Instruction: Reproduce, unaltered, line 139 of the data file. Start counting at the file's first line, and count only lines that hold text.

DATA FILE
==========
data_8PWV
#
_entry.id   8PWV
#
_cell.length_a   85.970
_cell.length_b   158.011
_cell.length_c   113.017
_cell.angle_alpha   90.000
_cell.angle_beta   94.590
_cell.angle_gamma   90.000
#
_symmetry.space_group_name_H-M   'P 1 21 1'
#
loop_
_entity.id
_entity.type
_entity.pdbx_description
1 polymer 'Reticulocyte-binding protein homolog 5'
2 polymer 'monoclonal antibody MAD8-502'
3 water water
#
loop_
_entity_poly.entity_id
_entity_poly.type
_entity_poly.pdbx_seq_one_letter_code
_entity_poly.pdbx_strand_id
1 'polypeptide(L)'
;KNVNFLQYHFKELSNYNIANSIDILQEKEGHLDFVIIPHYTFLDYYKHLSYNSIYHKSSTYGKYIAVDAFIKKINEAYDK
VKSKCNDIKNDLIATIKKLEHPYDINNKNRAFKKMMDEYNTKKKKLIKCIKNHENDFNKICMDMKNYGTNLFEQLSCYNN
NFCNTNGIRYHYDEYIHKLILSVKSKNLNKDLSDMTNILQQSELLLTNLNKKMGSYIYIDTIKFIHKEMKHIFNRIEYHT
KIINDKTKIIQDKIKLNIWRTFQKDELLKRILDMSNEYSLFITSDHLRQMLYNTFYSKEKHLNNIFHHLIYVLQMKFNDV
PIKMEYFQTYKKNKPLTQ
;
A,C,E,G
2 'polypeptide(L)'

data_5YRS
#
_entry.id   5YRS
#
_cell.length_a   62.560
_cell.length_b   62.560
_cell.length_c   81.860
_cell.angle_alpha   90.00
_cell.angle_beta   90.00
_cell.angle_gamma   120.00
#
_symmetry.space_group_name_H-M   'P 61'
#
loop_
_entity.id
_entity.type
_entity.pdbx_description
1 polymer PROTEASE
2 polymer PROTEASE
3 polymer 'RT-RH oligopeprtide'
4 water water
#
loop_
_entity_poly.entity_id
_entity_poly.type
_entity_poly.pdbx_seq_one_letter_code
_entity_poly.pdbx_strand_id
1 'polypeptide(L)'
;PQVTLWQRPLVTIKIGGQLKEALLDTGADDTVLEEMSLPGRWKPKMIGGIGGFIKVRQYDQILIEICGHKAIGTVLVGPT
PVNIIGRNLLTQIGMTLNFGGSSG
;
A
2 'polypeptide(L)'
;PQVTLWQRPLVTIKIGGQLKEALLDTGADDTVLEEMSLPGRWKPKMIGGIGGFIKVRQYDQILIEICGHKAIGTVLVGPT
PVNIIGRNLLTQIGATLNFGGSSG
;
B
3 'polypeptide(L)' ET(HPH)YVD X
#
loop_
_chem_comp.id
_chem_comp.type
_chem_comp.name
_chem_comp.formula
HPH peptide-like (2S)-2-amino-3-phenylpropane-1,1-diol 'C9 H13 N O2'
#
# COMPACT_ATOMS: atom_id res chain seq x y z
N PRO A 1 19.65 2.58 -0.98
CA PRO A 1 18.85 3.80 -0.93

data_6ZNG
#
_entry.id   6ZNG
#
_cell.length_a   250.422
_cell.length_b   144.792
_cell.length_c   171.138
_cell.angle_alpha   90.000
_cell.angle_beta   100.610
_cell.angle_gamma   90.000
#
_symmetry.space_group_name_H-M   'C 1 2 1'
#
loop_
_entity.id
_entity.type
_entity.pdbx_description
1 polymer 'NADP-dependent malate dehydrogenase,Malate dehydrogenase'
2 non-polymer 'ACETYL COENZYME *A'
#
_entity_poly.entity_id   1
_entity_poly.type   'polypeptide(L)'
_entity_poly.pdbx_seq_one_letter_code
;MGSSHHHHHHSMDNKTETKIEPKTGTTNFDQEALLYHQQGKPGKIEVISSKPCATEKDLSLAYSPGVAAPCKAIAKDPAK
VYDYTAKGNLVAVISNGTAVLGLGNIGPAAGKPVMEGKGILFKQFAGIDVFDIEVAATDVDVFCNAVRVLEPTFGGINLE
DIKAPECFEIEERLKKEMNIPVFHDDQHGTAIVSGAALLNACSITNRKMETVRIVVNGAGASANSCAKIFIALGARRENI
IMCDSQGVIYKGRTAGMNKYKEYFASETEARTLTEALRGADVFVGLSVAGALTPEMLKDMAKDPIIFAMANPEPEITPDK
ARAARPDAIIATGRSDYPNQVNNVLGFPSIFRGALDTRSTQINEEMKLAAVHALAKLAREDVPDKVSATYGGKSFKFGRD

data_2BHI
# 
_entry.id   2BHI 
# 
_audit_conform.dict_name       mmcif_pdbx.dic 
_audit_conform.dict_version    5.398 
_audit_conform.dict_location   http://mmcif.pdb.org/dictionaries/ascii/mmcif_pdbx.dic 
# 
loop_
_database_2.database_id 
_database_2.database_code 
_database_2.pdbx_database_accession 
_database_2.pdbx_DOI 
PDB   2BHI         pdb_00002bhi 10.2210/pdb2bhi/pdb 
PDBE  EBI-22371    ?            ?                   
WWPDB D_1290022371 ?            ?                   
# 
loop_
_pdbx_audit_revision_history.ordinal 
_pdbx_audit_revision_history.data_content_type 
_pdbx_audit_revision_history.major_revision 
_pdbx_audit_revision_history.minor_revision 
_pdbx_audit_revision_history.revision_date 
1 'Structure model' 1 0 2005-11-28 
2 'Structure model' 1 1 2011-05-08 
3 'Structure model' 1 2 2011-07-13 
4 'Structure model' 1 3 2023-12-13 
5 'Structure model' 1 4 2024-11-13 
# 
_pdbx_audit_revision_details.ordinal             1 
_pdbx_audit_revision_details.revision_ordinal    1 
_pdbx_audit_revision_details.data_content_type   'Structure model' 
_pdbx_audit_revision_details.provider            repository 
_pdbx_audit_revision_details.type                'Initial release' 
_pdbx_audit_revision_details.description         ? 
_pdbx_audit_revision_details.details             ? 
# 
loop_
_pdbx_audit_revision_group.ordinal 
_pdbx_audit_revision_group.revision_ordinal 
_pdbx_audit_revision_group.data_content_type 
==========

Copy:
4 'Structure model' 1 3 2023-12-13 